The real value of the h-index, Hirsch says, is in the evaluation of experienced scientists: "If the h-index is high at tenure, I would say this is very positive, but if the h-index is exceedingly low, I would say this raises a question mark about the candidate." At the University of Hawaii's Institute for Astronomy (IfA), home of David Sanders, another citation-index buff, a set of metrics is incorporated in the standard review process.
Hirsch says his index is pretty useless if you're hiring a postdoc, say, and that it's most effective for senior hires, where the numbers of publications and citations are fairly large. But in between those two extremes--for researchers who, like Mamajek, are applying for an assistant professorship--the h-index has some utility, Hirsch says, as long as it's properly employed. "If a job applicant has a particularly high h-index, it is very positive," he says. "However, if the h-index is not high, this is not necessarily negative" for early-career scientists. Either way, Hirsch says, it's important to look carefully at all of a candidate's other qualifications and not to focus too much on a simple metric.
Deepto Chakrabarty, an associate professor of physics at MIT who headed a faculty search committee last year, reached a similar conclusion after he calculated the h-index for each of the short-list candidates. The exercise wasn't helpful, he says, until he broadened it out a bit. "I found lots of people who, it was clear to me from reading their application, were really good, and they didn't have particularly high h-indices." So instead of using the h-index by itself, he applied a more varied menu of citation metrics and had more success.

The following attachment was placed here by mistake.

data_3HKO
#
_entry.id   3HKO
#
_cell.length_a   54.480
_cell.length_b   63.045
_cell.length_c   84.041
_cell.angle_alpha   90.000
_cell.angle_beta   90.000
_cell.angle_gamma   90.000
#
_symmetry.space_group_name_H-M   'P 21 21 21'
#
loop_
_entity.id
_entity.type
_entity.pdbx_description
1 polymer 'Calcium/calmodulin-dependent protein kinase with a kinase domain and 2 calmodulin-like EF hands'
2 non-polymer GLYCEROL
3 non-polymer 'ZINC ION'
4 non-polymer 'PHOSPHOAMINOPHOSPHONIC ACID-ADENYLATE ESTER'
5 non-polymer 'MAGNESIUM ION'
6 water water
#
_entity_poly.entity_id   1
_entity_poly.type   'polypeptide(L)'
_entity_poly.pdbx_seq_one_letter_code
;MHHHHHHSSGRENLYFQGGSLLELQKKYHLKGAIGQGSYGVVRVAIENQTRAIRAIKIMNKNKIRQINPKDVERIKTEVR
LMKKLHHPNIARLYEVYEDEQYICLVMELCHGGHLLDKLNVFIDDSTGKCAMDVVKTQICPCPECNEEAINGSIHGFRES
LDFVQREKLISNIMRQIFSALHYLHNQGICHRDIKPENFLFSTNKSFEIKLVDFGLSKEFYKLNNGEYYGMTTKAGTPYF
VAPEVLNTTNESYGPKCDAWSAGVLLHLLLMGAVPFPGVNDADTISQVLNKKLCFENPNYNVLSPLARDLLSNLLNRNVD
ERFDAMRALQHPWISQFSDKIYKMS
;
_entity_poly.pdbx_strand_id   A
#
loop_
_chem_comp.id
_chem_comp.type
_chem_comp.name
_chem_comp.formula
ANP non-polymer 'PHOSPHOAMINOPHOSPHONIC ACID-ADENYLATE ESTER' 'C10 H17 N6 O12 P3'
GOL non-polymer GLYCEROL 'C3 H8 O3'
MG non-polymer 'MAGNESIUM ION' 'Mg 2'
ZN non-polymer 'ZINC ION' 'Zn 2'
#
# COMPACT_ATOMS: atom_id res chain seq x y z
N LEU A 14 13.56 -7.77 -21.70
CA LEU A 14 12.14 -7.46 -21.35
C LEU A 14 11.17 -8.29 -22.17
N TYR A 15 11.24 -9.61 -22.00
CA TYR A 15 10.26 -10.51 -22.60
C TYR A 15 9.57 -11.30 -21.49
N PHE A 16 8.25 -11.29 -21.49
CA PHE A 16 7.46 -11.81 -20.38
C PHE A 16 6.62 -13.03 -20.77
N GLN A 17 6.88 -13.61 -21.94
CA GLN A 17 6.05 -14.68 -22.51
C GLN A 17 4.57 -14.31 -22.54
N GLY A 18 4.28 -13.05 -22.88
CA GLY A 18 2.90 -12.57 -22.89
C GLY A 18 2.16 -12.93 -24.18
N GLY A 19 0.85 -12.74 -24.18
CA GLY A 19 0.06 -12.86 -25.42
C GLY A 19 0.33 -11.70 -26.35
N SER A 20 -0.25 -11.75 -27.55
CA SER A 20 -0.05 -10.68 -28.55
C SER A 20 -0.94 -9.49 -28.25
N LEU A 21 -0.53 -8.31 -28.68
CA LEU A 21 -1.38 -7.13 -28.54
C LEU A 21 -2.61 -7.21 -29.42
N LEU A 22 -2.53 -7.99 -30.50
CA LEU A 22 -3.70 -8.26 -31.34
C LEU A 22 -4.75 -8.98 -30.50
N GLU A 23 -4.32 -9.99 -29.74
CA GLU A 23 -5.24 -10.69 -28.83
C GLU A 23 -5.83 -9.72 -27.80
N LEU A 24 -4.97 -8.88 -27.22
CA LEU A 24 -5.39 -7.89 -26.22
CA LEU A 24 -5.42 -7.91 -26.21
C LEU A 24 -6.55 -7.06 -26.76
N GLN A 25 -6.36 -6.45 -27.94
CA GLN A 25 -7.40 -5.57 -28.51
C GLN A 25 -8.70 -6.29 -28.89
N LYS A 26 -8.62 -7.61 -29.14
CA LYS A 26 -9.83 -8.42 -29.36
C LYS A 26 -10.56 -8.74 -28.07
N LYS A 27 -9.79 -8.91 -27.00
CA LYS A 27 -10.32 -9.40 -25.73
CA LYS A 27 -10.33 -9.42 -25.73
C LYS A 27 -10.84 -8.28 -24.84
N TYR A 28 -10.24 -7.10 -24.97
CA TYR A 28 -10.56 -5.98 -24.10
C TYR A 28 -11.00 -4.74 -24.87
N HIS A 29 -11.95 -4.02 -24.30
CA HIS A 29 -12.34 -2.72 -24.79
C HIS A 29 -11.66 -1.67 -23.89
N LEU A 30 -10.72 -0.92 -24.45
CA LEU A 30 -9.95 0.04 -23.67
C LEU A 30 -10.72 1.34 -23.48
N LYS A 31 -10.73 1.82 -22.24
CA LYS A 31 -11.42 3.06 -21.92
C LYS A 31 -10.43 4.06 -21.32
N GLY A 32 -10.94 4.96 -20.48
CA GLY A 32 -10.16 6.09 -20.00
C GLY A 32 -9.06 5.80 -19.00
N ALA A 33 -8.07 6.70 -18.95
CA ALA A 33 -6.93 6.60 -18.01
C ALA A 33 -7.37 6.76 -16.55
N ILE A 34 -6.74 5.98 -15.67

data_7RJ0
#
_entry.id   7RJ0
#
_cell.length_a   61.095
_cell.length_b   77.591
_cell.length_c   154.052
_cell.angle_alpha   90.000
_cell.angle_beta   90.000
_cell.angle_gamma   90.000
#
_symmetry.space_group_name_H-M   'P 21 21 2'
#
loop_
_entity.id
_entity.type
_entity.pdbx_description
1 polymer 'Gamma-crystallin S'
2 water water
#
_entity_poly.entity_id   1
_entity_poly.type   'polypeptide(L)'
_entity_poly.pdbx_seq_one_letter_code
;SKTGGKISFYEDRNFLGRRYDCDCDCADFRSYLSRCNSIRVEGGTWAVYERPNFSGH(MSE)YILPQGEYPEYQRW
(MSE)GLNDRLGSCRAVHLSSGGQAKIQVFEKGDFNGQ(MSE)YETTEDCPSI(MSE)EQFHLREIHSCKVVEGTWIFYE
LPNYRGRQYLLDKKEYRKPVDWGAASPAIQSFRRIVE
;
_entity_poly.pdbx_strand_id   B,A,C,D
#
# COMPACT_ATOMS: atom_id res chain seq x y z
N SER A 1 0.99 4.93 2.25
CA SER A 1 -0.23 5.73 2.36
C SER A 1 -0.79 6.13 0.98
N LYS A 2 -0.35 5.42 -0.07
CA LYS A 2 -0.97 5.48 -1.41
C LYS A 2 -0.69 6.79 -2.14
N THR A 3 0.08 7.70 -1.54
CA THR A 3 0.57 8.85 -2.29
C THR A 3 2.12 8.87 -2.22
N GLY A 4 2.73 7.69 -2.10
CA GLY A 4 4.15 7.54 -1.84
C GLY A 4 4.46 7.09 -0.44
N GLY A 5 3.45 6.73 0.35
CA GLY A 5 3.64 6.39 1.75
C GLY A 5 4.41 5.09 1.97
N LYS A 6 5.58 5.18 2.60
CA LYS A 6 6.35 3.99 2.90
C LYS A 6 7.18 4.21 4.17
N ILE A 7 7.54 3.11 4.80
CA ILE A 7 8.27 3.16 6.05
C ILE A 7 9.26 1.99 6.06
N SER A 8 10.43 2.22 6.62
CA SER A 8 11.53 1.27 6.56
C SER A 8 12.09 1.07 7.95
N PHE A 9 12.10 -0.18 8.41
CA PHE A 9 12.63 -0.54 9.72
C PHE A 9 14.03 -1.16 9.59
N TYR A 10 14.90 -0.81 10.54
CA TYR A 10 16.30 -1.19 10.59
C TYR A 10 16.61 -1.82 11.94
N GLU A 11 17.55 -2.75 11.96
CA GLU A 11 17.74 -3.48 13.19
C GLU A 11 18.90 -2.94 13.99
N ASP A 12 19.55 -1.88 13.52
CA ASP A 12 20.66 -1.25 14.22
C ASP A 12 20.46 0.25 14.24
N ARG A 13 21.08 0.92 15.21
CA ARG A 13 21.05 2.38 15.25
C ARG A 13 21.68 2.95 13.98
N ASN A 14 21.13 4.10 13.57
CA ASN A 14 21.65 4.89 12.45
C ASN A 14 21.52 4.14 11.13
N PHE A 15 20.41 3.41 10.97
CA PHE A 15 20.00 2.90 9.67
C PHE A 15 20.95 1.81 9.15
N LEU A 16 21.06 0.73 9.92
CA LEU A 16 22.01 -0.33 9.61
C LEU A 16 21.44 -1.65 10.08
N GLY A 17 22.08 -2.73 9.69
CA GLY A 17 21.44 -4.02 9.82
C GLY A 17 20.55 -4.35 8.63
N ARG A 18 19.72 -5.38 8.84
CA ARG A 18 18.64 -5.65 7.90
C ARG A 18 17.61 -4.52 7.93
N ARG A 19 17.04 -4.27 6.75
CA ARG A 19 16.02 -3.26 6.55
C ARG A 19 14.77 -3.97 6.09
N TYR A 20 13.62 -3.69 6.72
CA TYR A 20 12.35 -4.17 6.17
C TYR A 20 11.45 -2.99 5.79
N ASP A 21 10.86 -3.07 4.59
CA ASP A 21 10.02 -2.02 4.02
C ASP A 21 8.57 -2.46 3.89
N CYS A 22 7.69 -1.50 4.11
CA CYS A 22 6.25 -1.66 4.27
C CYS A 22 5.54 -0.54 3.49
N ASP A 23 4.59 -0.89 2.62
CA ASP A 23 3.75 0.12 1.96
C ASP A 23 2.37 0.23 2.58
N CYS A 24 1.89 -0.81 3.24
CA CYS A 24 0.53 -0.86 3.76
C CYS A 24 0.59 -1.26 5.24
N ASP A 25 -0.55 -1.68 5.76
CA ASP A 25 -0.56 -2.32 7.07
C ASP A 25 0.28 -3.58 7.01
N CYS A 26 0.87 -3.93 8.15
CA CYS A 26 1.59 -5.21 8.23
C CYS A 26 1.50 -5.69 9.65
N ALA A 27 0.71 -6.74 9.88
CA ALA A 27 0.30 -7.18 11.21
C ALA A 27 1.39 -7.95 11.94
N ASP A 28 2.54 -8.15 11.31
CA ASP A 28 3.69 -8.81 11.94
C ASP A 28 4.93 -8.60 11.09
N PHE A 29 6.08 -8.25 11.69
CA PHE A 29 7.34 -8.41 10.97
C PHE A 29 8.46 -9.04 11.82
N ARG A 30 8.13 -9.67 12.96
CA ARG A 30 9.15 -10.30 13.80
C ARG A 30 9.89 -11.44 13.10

A menu of alternatives
At IfA, Sanders developed a menu of metrics to assess the department as a group; Sanders's metrics correct for subfield, length of service, and self-citation. These metrics can be found in IfA's Self-Study Report and include measures such as rank by high-impact paper and citations by subfield. Sanders's metrics were developed to review groups of scientists, but they apply just as well to evaluating faculty-job applications or senior faculty up for merit review. The tradeoff for their greater rigor is added complexity. It's easy to type your h-index at the top of your CV; Sanders's multimetric approach is probably more useful, but it's less concise.
And even Sanders's suite of metrics fails to capture some important points, such as whether a scientist works alone or in a large group, or whether service breaks due to parental leave, say, have left a scientist short of publications and citations. Another problem is that these metrics lack an effective method to deal with multiauthor papers; they give every author full credit for every publication, regardless of the contribution. So, for example, a dull scientist in a spectacular lab probably would have a much higher index than a spectacular scientist working on someone else's projects in a dull lab.
Perhaps the toughest problem of all to overcome, at least for young scientists, is the fact that, as with any probability problem, small numbers of publications and citations inevitably mean big error bars. This uncertainty may offset any gains in objectivity.
Applied wisely, the h-index and similar metrics provide a welcome dose of objectivity in an inherently subjective process. "The value of citation metrics," says Sanders, "is that they allow us to really compare apples to apples." But scientists come in many varieties, and not all are outstanding in the same way. "Many scientists do good work, make progress, and don't have a high h-index," Chakrabarty says. The difficulties inherent in applying the h-index, or even a suite of more complex impact measurements, especially to junior job candidates, make it unlikely that such quantitative measures will supplant well-established subjective criteria any time soon.
Genevive Bjorn writes from Honolulu, Hawaii.